Mergers and Acquisitions Continue, But Deal Structures Reflect COVID-19 Stress
Buying or Selling Now Requires Flexibility
One corner of the economy that has managed to continue operating during the COVID-19 crisis is the merger and acquisition market. There has been little slowdown in Kansas deal making since the economy slowed to a crawl in March. But deals that began before the business shutdown have frequently seen price adjustments prior to closing. Amid continuing economic uncertainty, in many instances a greater portion of the sale price has been shifted to earnout with a discount to the initial payout.
It is a way for buyers to build in safeguards in an economic environment that makes it hard to project what cash flows will look like in the future.
Deal Structures Changing
While shifting a larger portion of the sale price to the earnout creates a safety net for buyers; for sellers it induces anxiety over whether the buyer will continue operating the business in the best way to maximize the earnout. At a time of economic uncertainty – like now – deal structure issues become the biggest negotiation after the price.
The economic downturn due to COVID-19 has, essentially, diminished flexibility that formerly existed in the merger and acquisition market. Sellers who need or want to sell quickly must be more flexible on price and deal structure.
The COVID-19 crisis has complicated valuations in some industries more than others. An example would be the restaurant industry, which has been among the hardest hit by coronavirus-related closures. A financially pressured owner who was anxious to sell during the height of the shutdown this spring learned that at that time, the value of his restaurant was limited to its liquidation value. Typically, a restaurant would be valued using a combination of income, capitalization, and projected future earnings. Eager to sell, the owner agreed to an asset sale.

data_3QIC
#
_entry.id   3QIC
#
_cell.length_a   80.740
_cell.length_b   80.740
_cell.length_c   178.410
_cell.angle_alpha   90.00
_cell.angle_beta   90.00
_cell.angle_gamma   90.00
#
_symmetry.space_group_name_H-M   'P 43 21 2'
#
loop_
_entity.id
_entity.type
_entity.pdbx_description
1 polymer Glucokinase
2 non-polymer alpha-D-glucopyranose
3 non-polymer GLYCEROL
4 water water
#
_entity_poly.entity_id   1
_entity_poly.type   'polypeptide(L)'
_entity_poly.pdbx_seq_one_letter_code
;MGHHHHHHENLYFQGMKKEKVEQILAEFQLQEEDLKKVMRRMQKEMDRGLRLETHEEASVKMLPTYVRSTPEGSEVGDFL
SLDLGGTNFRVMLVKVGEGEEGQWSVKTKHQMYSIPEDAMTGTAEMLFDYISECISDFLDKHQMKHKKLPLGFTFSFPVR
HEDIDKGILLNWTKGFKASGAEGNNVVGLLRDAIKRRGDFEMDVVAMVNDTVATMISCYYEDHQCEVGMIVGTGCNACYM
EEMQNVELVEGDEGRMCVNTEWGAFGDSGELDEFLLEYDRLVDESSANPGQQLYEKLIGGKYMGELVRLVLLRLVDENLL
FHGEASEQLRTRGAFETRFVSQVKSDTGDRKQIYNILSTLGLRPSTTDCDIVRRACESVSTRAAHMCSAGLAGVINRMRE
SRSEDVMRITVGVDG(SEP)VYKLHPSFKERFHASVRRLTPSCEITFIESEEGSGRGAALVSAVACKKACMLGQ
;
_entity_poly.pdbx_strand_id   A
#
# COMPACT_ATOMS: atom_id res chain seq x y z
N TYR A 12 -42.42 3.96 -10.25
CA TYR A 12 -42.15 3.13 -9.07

Buying or Selling Now
Despite the COVID-19 impact and the uncertainty of the current economic downturn, the same principles that have always applied to buying and selling businesses still apply now:
- Tax consequences: The tax consequences of a business sale or acquisition will likely drive many of the decisions around the deal structure. Will it be an asset sale or a stock sale? Are there multiple entities involved? How will the sale price be split between an initial payout and earnout? All these questions have tax impacts that must be weighed against each other.
- Entity structure: A recent deal sought by a small business involved a real estate partnership with the operating business held inside a C Corporation. The buyer wanted it all as one package but putting together the deal in a tax-efficient way was a challenge. The buyer and seller ultimately agreed to split the price between the two entities. Though negotiations began earlier, the deal closed after the COVID-19 shutdown began. It didn’t affect the overall sale price, but the economic uncertainty resulted in a modified split of the price between the entities, which helped the buyer obtain financing.
- Maximizing valuation: Do you know what your current business valuation is? Even if you’re not looking to sell immediately, getting a benchmark valuation will help you identify which areas of your business need improvement that could boost the valuation down the road when you are ready to sell. Valuation is often tied to current market conditions. You can’t control that. But you can control your balance sheet, the condition of your property and equipment, and your investment in technology systems.
Contact your Adams Brown advisor to discuss any plans you may have to buy or sell a business in the current economic environment.